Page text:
BJ Penn reflects on a legendary and Hall of Fame worthy career before officially retiring from competition following a loss to Frankie Edgar on Sunday night at the TUF 19 finale.
BJ Penn puts an end to an accomplished career.
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By Damon Martin
Sunday night marked the end of an era as BJ Penn stepped foot in the Octagon for the last time after calling it his home for the past 13 years.
Penn suffered a third-round TKO loss to Frankie Edgar, marking his third loss to the former lightweight champion and his third defeat in a row overall in the UFC. With blood running down his face and Edgar on top blasting away with punches and elbows, Penn knew in his head that his time in MMA had come to an end.
"When the blood started going in my eyes and the fight started getting real tough, I realized it takes a high, high energy level to compete with the top people in the world," Penn said after the fight.
While it's never easy for any fighter to walk away from competition, Penn is satisfied with the career he's had and his third bout with Edgar served as a way to know if it was time to push for another title shot or time to hang up the gloves. Without this loss, Penn knows he would have always had questions, but now he has all the answers he needs and there's some peace in that.
"This is the end," Penn said. "I'm thinking to myself 'why did you step back in the Octagon after the beating that Rory MacDonald gave you' and the reason is I really needed to find out. If I didn't make this night happen for myself, I would have always wondered and always went back and forth and begged Dana to let me get back in. I needed some closure."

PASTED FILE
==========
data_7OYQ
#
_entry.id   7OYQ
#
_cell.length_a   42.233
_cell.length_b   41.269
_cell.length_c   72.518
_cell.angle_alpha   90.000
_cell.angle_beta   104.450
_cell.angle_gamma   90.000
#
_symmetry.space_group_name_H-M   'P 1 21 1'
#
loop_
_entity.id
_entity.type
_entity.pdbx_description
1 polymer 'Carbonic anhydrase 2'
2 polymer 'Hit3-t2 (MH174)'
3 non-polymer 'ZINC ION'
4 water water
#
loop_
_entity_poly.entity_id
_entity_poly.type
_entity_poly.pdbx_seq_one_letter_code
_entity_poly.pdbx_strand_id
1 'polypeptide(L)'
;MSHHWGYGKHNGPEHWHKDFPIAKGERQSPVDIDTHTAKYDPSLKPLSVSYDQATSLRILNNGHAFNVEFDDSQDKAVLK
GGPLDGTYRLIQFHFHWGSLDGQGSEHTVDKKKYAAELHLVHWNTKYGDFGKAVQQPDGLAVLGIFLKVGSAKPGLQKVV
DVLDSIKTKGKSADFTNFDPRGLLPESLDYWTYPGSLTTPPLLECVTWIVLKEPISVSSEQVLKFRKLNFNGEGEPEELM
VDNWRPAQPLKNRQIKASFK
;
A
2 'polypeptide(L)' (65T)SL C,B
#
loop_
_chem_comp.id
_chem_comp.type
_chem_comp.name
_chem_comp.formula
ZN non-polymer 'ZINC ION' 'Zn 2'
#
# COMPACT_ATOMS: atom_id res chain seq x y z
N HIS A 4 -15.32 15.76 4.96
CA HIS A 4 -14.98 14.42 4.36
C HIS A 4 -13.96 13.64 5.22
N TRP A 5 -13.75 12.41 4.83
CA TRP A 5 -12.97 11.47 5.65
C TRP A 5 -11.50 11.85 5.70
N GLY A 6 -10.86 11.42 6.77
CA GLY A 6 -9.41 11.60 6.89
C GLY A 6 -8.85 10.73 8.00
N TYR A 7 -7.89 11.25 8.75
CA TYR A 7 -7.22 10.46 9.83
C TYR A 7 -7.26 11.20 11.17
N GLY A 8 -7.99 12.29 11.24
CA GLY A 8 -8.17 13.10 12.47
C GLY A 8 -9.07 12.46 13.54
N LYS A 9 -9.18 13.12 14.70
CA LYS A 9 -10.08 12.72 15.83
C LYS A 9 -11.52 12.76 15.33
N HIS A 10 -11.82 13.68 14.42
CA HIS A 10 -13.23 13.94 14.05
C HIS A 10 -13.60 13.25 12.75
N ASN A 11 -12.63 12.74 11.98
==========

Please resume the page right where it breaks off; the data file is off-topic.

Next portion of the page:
The line of questioning towards Penn at the press conference quickly moved in the direction of taking a look back at his historic career where he was a two-weight class champion and considered one of the greatest fighters to ever fight in the UFC. With the weight of the moment bearing down upon him, Penn couldn't help but to answer the questions as best he could before putting down the microphone, lowering his head and allowing the wave of emotion wash over him.
"My lasting legacy now will just be in highlight reels and that Dana gave me an opportunity to work with the UFC gyms and I can continue to feed myself," Penn said.
Frankie Edgar Wants the No. 2 Guy
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Frankie Edgar finished BJ Penn on Sunday night, which marked his second win in a row overall and put him back in the path of landing another shot at the UFC featherweight title.
Edgar was picture perfect with his performance, beating Penn on the feet and on the ground, and even after a year away he was spotless in his execution. Now the New Jersey native wants to stay busier than he was while taking time off to coach "The Ultimate Fighter," and since he dropped down in the rankings recently following Cub Swanson's win over Jeremy Stephens, it appears that's the next target on his radar.
"Before the year's over I'd like to fight for sure," Edgar said. "I'm really not a name caller but Dana said I was No. 3, I thought I was No. 2, so whoever is No. 2 would be good."
Swanson is the guy sitting at No. 2 and considering the featherweight title fight between Jose Aldo and Chad Mendes was just pushed back, a matchup against Edgar might just be in the cards.
TUF 19 Vindicated
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While "The Ultimate Fighter 19" wasn't the most exciting season when it came to the fights, both Corey Anderson and Eddie Gordon certainly proved their worth with dominant finishes to cap their respective runs on the series.
Anderson finished Matt Van Buren with strikes at just 1:01 into the first round, and for a guy training in MMA for only two years, he's taking huge strides since leaving the reality show.
"Tonight was a showcase of what I can be but just a start of what I want to develop to be," Anderson said. "I'm going to continue to get better, I feel."
Gordon joined his former teammate in celebration and looked back on a very tough, very long season in the house, but did feel vindicated when he was able to finish Dhiego Lima in the first round to cap off the middleweight division of "The Ultimate Fighter 19."
"The show, it's a grind, man, you don't get to see everything," Gordon explained. "It's tough on your body. I'm not the smallest 185-pounder, so making weight that many times... but it is what it is. Fighting is fighting. It all made me a better fighter and I was able to showcase my abilities today. There's much more to come."